Josephine was astounded by Nitot’s work, and he was appointed her favored jeweler. In turn, the modern and free, elegant and strong-willed, splendid and powerful Empress, who reinvented royal style and fashion, has remained for more than two centuries Chaumet’s muse.

Tiaras, aigrettes, laurel and oak leaves – symbols of power borrowed from Antiquity, sentimental jewelry featuring colored stones spelling out the names of her children, Eugène and Hortense, gold, pearls, diamonds and colored gems, joyful and elegant, bold and innovative combinations reflect the Empress’s unique personality, femininity and tender maternal love.

Napoleon himself looked at jewelry from a highly political perspective. During the French Revolution, the French crown jewels had been destroyed. When Napoleon declared himself the Emperor, one of his aims was to return to himself and his family the sumptuous royal aura of majesty. To that end, he requested that Nitot should create a new gold coronation crown, designed in the style of the ancient crown of France – the Crown of Charlemagne – a clear demonstration of Bonaparte’s identification with Charlemagne, or Charles the Great (King of the Franks, King of the Lombards, and Emperor of the Romans) destroyed during the French Revolution, along with a new set of crown jewels.

Napoleon also revived the tiara as a symbol of imperial power. This fashionable and majestic instrument of displaying dominance and authority became a trend that spread across Europe’s aristocracy.

In her research, jewelry historian Diana Scarisbrick mentions that Napoleon authorized the removal of over eighty cameos and intaglios from the state collection of the Cabinet des Médailles which were then nested in a set of tiara, necklace, belt and bracelets designed for the Empress, but which, due to the abundance of precious stones, proved to be too heavy for her to wear. Yet, as Diana tells in her research, Josephine found other ways to enjoy this magnificent parure: taking it from the jewelry box and discussing its splendor with close friends.

The story of Napoleon and Josephine is the story of a marriage, which was not well received by Napoleon’s family, since Josephine was six years older and a widow with two children. It’s the story of Napoleon being crazy in love with Josephine, time and again proved by the passionate letters he wrote to her during their separation as he was leading the French army into Italy. It’s the story of Josephine rarely writing back to him, and when she did, it was with lukewarm and less than enthusiastic responses. It’s the story of Josephine’s affair with Hippolyte Charles, a lieutenant in the Hussar regiment, which cooled Napoleon’s love for her. It’s the story of Napoleon’s subsequent affair with Pauline Fourès – “Napoleon’s Cleopatra” – and his other affairs, as well as his famous statement “Power is my mistress”.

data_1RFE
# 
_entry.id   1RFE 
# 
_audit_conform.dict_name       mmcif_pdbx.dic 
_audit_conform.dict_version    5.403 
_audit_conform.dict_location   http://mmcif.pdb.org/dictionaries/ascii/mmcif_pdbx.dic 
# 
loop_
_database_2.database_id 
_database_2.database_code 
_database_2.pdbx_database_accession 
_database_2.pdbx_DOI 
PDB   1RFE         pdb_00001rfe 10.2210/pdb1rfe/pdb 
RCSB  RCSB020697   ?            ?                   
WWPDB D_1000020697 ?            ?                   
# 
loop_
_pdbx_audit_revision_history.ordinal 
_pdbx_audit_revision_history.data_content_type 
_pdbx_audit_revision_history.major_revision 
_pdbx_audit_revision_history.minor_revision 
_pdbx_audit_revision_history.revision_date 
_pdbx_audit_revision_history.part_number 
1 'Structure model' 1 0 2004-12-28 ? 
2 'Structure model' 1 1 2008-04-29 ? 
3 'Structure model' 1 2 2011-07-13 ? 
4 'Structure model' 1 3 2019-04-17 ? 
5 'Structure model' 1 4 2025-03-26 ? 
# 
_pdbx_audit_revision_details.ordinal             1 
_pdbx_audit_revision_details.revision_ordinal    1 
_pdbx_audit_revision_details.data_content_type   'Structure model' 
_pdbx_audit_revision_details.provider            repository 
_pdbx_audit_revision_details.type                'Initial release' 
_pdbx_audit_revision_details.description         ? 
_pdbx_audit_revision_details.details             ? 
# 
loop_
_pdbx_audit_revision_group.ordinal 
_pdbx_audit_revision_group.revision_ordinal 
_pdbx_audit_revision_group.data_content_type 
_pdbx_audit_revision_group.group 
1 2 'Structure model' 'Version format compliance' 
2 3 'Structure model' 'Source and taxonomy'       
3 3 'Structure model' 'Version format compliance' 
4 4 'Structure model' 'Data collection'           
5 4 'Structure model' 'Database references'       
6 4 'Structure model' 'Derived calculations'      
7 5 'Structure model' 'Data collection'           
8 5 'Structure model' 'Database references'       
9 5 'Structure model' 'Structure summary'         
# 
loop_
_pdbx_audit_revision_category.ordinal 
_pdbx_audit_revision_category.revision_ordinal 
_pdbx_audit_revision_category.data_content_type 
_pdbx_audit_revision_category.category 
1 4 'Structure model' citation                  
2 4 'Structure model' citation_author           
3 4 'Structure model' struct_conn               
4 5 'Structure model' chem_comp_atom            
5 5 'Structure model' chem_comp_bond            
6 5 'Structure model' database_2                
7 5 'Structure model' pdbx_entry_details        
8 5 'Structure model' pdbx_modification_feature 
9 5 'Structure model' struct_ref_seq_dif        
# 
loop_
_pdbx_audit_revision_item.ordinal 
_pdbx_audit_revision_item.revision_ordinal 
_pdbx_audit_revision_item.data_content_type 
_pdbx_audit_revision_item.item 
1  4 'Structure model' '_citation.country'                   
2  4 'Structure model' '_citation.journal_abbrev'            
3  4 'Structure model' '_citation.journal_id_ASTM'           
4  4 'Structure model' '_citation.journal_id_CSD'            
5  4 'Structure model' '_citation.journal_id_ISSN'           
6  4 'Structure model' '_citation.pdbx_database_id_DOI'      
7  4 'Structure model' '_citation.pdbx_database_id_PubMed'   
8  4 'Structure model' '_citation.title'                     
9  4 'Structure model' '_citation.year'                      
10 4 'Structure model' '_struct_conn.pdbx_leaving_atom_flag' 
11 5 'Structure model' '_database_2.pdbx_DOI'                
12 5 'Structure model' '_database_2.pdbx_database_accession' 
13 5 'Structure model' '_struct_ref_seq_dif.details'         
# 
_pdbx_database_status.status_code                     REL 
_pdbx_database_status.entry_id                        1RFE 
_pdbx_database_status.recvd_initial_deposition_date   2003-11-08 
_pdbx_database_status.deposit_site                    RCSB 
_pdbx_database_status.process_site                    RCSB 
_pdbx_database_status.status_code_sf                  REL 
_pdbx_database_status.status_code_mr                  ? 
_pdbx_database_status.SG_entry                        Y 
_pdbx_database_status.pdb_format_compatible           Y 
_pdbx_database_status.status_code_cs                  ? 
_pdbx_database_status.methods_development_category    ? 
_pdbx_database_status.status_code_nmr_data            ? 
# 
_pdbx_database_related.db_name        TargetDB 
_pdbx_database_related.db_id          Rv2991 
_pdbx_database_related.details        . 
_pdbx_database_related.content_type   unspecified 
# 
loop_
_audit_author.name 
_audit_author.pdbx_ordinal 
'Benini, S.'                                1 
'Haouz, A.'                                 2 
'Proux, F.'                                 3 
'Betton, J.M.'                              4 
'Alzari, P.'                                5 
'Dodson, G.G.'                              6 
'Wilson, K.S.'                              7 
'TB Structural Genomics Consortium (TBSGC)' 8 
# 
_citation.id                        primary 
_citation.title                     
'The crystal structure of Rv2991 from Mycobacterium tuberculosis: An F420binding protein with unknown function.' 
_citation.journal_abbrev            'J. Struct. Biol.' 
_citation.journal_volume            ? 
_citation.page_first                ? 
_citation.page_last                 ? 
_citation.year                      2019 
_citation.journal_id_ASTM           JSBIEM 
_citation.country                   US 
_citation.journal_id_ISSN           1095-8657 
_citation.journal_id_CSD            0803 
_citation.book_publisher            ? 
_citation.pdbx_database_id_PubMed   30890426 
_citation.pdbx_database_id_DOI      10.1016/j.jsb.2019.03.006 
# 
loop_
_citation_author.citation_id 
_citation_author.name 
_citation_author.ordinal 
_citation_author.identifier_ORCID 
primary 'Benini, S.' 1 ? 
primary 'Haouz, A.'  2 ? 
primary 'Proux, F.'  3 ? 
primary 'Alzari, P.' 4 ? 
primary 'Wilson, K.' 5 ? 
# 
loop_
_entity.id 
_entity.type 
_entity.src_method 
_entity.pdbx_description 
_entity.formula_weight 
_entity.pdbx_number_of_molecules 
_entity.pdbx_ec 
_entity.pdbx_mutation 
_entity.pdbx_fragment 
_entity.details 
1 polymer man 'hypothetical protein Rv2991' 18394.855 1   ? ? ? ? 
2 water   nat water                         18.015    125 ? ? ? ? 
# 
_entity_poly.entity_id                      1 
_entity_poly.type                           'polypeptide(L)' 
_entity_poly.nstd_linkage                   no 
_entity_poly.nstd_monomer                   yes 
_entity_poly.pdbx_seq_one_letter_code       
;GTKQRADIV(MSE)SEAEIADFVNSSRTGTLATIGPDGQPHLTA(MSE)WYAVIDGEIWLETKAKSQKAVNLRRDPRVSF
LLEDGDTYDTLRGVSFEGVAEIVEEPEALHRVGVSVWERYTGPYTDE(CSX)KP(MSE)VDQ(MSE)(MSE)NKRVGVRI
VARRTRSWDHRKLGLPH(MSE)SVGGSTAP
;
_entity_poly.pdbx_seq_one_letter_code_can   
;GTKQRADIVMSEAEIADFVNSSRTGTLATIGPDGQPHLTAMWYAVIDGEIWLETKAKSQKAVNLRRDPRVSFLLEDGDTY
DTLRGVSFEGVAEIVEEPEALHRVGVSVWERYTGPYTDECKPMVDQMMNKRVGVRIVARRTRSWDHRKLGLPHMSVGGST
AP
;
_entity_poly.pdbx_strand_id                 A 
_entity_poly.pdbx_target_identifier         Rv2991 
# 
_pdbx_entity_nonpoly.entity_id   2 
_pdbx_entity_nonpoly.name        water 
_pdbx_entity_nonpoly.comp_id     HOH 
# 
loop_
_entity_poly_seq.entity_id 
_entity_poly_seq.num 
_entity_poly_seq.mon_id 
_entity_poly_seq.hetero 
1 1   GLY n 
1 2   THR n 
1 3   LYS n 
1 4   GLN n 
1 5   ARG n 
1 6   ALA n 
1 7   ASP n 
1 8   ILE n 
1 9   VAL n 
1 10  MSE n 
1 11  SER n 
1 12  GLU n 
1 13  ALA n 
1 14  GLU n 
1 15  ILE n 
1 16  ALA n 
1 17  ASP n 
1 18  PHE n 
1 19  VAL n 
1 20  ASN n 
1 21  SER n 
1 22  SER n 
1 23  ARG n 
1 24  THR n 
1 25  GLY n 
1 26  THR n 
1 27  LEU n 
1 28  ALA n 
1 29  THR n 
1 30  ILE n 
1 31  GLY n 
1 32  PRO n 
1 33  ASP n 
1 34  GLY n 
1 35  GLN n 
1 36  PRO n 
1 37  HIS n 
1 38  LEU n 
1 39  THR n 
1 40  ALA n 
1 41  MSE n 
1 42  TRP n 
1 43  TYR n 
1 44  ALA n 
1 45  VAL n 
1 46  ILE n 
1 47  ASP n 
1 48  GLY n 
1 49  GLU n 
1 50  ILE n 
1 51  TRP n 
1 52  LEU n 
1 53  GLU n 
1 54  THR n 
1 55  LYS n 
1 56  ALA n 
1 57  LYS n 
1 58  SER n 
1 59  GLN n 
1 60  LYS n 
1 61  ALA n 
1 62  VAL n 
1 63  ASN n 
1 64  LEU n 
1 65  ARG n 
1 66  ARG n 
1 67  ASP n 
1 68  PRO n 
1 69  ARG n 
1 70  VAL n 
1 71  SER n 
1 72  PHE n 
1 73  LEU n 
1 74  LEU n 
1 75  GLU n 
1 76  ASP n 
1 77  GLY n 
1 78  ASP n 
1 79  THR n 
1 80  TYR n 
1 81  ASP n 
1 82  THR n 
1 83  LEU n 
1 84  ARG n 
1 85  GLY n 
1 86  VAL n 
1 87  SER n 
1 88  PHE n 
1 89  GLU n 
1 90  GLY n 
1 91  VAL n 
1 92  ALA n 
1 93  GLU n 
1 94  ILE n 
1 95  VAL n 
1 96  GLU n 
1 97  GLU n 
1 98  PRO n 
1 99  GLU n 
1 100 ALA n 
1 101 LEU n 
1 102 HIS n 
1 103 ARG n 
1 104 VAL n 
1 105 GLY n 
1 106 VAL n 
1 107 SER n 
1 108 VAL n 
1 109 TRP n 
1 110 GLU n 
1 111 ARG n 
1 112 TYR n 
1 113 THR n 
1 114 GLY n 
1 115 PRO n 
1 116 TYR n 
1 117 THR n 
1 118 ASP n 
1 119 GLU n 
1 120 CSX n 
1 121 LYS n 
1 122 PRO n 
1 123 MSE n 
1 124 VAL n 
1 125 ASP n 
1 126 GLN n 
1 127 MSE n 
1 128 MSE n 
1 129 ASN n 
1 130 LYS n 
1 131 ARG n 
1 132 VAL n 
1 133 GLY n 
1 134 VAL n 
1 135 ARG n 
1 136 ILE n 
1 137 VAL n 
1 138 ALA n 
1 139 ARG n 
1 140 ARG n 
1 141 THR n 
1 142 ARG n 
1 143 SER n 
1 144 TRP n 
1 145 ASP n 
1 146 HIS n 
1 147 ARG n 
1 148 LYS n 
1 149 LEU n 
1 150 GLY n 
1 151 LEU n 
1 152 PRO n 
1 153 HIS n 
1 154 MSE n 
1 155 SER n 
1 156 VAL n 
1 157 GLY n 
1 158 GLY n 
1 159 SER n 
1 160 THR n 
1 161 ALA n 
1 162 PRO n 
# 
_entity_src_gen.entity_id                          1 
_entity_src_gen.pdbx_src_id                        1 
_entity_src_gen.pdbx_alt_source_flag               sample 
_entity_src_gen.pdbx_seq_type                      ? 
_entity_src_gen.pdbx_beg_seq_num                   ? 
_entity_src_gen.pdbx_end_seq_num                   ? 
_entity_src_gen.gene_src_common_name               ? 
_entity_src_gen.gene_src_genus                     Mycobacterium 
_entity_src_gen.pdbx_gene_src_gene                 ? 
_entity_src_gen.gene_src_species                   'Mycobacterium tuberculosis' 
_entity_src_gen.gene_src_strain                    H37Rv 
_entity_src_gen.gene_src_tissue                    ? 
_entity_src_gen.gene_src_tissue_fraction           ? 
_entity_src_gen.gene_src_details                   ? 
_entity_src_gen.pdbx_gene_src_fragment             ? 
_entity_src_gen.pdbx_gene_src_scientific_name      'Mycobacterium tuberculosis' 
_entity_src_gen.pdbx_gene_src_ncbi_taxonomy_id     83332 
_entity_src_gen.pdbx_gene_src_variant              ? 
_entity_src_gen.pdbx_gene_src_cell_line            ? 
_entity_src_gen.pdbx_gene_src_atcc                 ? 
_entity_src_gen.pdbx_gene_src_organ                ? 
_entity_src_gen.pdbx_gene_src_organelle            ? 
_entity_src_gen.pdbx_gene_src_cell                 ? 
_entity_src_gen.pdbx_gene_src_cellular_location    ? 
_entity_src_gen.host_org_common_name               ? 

“Joséphine et Napoléon, une histoire (extra)ordinaire” will feature over 150 exhibits: pieces of jewelry, paintings and other works of art, along with examples of correspondence and illustrated documents, from the historical collection of Maison Chaumet, Bibliothèque Nationale de France, Musée de l’Armée, Archives Nationales, Fondation Napoléon, Musée du Louvre, Château de Fontainebleau, Musée National des Châteaux de Malmaison et Bois-Préau, Musée Masséna, Musée Carnavalet, Fondation Dosne-Thiers, as well as loans from private collectors.

The exhibition will be open from 10 April to 12 June 2021, at the salons of Maison Chaumet at 12 Vendôme, Paris.

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COLLABORATION CARVED IN STONE: SUZANNE SYZ & MATTHEW LUTZ-KINOY

COLORED MARBLE AND ONYX MASKS AS MISCHIEVOUS DISPLAYS OF WHIMSICAL JEWELRY.

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Serious pieces with a sense of humor and feminine touch: jewelry by Suzanne Syz is anything but conservative.

Ultimate luxury fused with a mixture of both traditional and unconventional materials which allows greater freedom of size, form and palette, coupled with the outstanding technical knowledge, material mastery and artistry of Suzanne’s Geneva-based team, and topped with imaginative flair taken to extremes.

Colorful and ironic, temperamental and lighthearted, complex and chic, Suzanne’s designs are a product of exceptional creativity, intelligence and refined taste, as well as remarkable attention to detail. Her creations effuse color and sensuality, freedom and joy. They defy the ordinary.

Suzanne, who is an art collector herself, breathes love into each and every one of her unique pieces. It’s not that she doesn’t take things seriously. She does—but always with a smile. A beautiful smile.

Suzanne has created more than a thousand inimitable pieces. The symbolic culmination of her jewelry journey—before she decided to switch her focus to organic winemaking—is this final artistic collaboration with Matthew Lutz-Kinoy which sums up 20 years’ work and her love for jewelry.

Over the past few years, Suzanne has invited a selection of contemporary artists and friends to re-envision in the form of sculpture some of the conservative ways jewelry is displayed. Her former collaborations—“Dorayaki” by John Armeleder, “Frozen Yogurt” by Alex Israel, “Magnifying” by Sylvie Fleury, and “Dino Runes” by Kerstin Bratsch—have now been complemented by five colored marble and onyx masks, created by Matthew Lutz-Kinoy, which he calls “A Spear of Summer Grass”, after Walt Whitman’s poem “Song of Myself”.